Bnai Mitzvah & What's UP
The Bnei Mitzvah Program at Kolot Chayeinu is a 3 year commitment.
A bar mitzvah student
working on his
handmade talit project
Years 1 & 2
Bnei Mitzvah Weekly Afternoon School
Year 3- What'sUp?!#jewishyouthartjustice
Tuesdays twice a month 6:30-8:30pm
Two year Afternoon School program:
Unit 1: God Talk: Images, Ideas, Doubt, & Faith
Unit 2: Gender & Judaism: Text, Ritual, & Community
Unit 3: This Land is Your Land, This Land is My Land: History of Israel/Palestine
Unit 1: Wrap Yourself In Light: Making Our Own Talitot
Unit 2: Jews Around the World...OR...Tale of Four (Jewish) Cities
Unit 3: Putting the Tzedek Back In Tzedakah: Judaism and Economic Justice
Bnei Mitzvah Family Class
The required Bnei Mitzvah Family Class during Years 1 & 2 of the Bnei Mitzvah Program is a time for parents and children to learn and talk together about being Jewish, becoming bar/bat mitzvah, prayer, God, community, and more. The curriculum includes the Jewish calendar and holidays, Torah and how to interpret it, the prayers of the Shabbat service, and the Torah service specifically. We meet for one hour once a month. The Family Class is facilitated by Rabbi Lippmann and may sometimes also be taught by Cantor Lisa B. Segal or others. It is held in the same location as the regular school program usually on the first Tuesday of every month, 6:30-7:30pm. Pizza is provided at 6 pm for students and parents.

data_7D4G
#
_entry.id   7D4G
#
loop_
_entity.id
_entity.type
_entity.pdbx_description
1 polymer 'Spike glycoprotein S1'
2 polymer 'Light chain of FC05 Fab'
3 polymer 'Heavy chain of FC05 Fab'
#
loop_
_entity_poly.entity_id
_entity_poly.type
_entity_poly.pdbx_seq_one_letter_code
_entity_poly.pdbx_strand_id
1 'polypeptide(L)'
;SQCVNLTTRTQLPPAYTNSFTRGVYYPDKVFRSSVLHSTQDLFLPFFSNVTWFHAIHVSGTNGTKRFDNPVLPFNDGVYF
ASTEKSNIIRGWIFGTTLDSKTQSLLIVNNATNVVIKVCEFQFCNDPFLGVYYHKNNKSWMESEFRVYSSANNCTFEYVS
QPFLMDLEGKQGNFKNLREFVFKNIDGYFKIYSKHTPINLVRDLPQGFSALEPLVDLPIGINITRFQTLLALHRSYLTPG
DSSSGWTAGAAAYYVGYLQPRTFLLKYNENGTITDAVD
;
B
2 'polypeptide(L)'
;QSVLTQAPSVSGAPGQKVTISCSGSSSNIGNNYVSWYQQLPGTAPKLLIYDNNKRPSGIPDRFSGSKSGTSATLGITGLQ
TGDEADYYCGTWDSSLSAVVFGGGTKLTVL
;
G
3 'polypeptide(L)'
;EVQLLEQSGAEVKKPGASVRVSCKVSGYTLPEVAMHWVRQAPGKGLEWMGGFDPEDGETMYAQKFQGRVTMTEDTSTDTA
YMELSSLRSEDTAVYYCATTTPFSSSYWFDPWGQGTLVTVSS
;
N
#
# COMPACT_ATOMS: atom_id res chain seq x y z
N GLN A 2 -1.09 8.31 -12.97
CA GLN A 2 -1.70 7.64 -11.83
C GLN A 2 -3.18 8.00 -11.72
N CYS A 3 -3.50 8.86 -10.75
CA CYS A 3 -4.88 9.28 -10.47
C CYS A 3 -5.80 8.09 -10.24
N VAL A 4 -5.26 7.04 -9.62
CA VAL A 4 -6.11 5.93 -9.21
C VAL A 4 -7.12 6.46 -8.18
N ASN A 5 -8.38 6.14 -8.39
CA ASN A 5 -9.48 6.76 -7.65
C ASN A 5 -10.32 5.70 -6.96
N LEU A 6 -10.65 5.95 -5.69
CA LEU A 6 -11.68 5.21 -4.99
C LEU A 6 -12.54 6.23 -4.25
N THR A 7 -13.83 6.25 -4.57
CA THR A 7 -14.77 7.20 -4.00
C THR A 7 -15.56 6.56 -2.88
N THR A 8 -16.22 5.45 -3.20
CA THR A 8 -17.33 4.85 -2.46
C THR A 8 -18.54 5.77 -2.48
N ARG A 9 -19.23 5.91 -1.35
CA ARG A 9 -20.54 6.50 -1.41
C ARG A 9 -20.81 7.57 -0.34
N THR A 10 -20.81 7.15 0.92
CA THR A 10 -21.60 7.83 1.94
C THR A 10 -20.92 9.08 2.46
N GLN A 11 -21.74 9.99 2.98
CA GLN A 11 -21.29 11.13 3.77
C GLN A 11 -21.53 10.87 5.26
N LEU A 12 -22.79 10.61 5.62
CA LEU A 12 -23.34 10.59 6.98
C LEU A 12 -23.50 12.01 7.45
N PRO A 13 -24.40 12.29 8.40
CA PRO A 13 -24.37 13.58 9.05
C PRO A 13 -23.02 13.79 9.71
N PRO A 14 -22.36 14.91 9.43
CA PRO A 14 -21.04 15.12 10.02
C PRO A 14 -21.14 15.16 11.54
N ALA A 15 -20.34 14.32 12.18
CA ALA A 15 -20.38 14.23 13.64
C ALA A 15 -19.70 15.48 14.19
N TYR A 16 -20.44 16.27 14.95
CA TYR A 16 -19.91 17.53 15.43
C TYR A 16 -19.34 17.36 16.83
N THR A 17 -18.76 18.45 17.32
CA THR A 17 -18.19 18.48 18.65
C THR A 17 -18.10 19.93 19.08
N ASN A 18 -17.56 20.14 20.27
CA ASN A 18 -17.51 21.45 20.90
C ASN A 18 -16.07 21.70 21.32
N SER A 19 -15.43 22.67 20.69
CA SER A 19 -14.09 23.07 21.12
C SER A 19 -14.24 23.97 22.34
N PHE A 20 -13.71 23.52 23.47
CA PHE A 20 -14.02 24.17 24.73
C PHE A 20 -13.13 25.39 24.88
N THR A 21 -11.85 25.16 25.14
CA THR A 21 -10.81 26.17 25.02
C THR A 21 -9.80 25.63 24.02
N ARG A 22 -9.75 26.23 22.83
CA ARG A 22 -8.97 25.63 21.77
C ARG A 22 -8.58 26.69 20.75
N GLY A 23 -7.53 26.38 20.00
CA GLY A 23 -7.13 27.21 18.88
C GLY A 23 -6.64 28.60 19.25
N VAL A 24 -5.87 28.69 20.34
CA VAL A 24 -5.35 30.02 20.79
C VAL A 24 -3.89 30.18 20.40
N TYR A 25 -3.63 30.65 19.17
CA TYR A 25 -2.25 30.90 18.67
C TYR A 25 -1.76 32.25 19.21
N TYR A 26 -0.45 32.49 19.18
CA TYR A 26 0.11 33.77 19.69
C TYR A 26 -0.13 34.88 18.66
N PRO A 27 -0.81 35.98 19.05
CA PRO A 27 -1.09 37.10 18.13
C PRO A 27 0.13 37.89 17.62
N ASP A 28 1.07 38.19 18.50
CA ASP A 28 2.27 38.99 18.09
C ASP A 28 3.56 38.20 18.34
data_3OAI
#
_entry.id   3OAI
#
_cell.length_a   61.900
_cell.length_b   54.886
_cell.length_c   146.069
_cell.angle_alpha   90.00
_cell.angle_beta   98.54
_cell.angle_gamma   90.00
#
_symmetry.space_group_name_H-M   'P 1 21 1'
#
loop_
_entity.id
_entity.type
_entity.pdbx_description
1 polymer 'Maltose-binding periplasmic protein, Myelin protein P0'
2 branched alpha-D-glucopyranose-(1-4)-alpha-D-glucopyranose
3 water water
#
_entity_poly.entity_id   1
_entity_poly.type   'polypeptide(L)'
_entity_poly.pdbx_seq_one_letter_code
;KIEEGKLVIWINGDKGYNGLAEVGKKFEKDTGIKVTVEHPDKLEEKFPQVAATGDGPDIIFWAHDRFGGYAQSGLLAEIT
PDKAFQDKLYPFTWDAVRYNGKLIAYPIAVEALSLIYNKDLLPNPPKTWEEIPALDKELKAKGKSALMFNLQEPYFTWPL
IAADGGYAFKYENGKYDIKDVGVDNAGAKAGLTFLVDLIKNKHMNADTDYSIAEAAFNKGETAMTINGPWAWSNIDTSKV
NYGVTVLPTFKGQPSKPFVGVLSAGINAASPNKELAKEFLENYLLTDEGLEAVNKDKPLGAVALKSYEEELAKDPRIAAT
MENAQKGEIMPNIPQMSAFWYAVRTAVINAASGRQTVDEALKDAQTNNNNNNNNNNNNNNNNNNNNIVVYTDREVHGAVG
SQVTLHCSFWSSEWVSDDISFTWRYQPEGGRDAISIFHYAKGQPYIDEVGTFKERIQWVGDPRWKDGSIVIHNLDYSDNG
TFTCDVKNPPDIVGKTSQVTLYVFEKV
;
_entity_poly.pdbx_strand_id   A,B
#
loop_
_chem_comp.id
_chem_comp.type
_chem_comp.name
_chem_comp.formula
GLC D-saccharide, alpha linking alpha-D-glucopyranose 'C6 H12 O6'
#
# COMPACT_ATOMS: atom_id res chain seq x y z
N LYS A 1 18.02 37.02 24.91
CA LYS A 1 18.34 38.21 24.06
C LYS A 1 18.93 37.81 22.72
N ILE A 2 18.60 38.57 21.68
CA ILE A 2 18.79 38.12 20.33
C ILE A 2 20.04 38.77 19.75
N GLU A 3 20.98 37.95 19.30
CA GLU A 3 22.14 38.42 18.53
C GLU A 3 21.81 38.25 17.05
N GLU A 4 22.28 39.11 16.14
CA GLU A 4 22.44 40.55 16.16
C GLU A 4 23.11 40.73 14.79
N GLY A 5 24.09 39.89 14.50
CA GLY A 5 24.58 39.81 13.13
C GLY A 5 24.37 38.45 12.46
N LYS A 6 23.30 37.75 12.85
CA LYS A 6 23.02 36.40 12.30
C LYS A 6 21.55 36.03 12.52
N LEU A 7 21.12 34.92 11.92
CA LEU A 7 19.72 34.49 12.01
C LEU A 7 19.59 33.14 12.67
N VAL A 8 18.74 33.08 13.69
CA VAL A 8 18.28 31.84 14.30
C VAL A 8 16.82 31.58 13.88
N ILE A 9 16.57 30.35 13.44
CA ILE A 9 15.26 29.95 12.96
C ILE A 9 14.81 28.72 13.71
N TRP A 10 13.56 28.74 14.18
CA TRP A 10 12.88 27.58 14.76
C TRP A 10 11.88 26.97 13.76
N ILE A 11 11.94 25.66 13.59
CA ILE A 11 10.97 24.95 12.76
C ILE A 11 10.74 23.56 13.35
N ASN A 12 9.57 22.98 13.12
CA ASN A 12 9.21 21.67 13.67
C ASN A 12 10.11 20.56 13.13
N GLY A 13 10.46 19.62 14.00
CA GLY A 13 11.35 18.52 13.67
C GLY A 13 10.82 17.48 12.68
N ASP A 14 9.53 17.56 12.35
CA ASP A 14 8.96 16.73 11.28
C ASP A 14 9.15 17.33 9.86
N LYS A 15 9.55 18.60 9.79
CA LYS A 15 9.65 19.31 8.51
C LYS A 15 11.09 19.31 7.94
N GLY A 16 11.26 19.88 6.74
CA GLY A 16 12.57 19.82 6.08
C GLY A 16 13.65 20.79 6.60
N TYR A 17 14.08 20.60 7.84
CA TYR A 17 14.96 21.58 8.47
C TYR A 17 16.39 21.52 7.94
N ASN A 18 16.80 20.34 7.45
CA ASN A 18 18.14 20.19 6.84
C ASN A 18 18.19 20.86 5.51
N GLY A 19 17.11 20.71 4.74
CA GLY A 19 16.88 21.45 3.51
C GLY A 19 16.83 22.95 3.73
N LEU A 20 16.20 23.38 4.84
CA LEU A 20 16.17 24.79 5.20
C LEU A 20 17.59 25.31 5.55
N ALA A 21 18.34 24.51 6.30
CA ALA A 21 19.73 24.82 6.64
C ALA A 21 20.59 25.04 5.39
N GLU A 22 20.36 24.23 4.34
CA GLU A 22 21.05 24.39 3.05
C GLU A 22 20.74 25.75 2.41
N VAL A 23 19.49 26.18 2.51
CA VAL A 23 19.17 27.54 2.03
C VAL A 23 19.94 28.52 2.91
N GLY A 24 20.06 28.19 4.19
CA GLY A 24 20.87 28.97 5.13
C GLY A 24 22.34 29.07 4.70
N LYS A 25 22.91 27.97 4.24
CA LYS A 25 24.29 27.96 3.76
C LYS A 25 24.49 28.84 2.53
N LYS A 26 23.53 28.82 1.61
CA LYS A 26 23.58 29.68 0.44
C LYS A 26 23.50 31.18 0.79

3rd Year: WhatsUp?!#jewishyouthartjustice
(1) EVERY YEAR WILL BE DIFFERENT BASED ON THE INTERESTS AND EXPERIENCES OF THE PARTICIPANTS. We can't wait to see what political commentary, ethical exploring, and creative expression this group is about to develop and share.
(2) This year, we are moving towards increasing concrete, hands-on action with community organizations. We will be building in more opportunities for students (and sometimes other family members) to do actual work with local organizations such as the Ali Forney Center (a beneficiary of last year's tzedakah), Brooklyn Food Coalition, Groundswell, Jews for Racial & Economic Justice, and more.
What’s Up?!#jewishyouthartjustice is a year-long, twice a month, experiential program in which students explore ideas and action of tzedek (justice) from the personal, to the local, to the global, drawing wisdom from progressive Jewish texts and traditions. After exploring our own relationship to community and justice, we spend each session focused on a different aspect of social justice beginning with issues related to the SELF and moving outward to HOME, LAND, MOVEMENT and finally EARTH. Each category is framed by a specific Jewish text and will be explored using theatre, creative writing, photography, film, blogging, twitter, and other forms of media. Throughout the year, students have the opportunity to learn with guest artists and community activists from different parts of New York City. Students are supported in processing this learning by generating creative projects that will culminate in an original multimedia performance piece to be shared with the whole Kolot community. As students sell tickets for their production, they will be going through a consensus process to decide which organizations the proceeds will be donated to.